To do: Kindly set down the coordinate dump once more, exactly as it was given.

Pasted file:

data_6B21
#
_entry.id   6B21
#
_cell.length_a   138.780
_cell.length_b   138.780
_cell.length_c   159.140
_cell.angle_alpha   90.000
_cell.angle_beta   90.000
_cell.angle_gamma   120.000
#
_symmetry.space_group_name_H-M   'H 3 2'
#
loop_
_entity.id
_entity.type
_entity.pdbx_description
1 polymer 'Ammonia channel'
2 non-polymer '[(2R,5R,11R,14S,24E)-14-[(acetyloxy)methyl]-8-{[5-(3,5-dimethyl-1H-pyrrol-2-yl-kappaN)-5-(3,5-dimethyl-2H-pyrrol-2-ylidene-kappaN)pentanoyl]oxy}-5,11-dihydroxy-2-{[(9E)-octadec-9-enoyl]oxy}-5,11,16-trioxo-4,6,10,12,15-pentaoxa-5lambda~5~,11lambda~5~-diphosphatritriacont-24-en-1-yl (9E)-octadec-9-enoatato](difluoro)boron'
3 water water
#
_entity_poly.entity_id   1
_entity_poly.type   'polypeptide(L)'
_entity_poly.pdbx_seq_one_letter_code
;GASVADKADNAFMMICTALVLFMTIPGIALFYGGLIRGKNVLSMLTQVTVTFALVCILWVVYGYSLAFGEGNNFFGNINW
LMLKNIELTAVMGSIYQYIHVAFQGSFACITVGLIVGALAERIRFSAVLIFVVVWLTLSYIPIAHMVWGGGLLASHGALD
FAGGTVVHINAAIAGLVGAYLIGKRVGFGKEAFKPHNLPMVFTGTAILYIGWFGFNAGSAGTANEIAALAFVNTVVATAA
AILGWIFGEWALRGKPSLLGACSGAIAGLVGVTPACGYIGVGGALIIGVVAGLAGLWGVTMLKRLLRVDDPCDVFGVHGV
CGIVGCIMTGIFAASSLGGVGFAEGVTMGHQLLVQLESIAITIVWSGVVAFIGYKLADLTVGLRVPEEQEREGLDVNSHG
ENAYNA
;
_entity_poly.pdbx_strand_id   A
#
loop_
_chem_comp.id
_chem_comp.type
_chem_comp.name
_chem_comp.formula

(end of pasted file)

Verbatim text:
data_6B21
#
_entry.id   6B21
#
_cell.length_a   138.780
_cell.length_b   138.780
_cell.length_c   159.140
_cell.angle_alpha   90.000
_cell.angle_beta   90.000
_cell.angle_gamma   120.000
#
_symmetry.space_group_name_H-M   'H 3 2'
#
loop_
_entity.id
_entity.type
_entity.pdbx_description
1 polymer 'Ammonia channel'
2 non-polymer '[(2R,5R,11R,14S,24E)-14-[(acetyloxy)methyl]-8-{[5-(3,5-dimethyl-1H-pyrrol-2-yl-kappaN)-5-(3,5-dimethyl-2H-pyrrol-2-ylidene-kappaN)pentanoyl]oxy}-5,11-dihydroxy-2-{[(9E)-octadec-9-enoyl]oxy}-5,11,16-trioxo-4,6,10,12,15-pentaoxa-5lambda~5~,11lambda~5~-diphosphatritriacont-24-en-1-yl (9E)-octadec-9-enoatato](difluoro)boron'
3 water water
#
_entity_poly.entity_id   1
_entity_poly.type   'polypeptide(L)'
_entity_poly.pdbx_seq_one_letter_code
;GASVADKADNAFMMICTALVLFMTIPGIALFYGGLIRGKNVLSMLTQVTVTFALVCILWVVYGYSLAFGEGNNFFGNINW
LMLKNIELTAVMGSIYQYIHVAFQGSFACITVGLIVGALAERIRFSAVLIFVVVWLTLSYIPIAHMVWGGGLLASHGALD
FAGGTVVHINAAIAGLVGAYLIGKRVGFGKEAFKPHNLPMVFTGTAILYIGWFGFNAGSAGTANEIAALAFVNTVVATAA
AILGWIFGEWALRGKPSLLGACSGAIAGLVGVTPACGYIGVGGALIIGVVAGLAGLWGVTMLKRLLRVDDPCDVFGVHGV
CGIVGCIMTGIFAASSLGGVGFAEGVTMGHQLLVQLESIAITIVWSGVVAFIGYKLADLTVGLRVPEEQEREGLDVNSHG
ENAYNA
;
_entity_poly.pdbx_strand_id   A
#
loop_
_chem_comp.id
_chem_comp.type
_chem_comp.name
_chem_comp.formula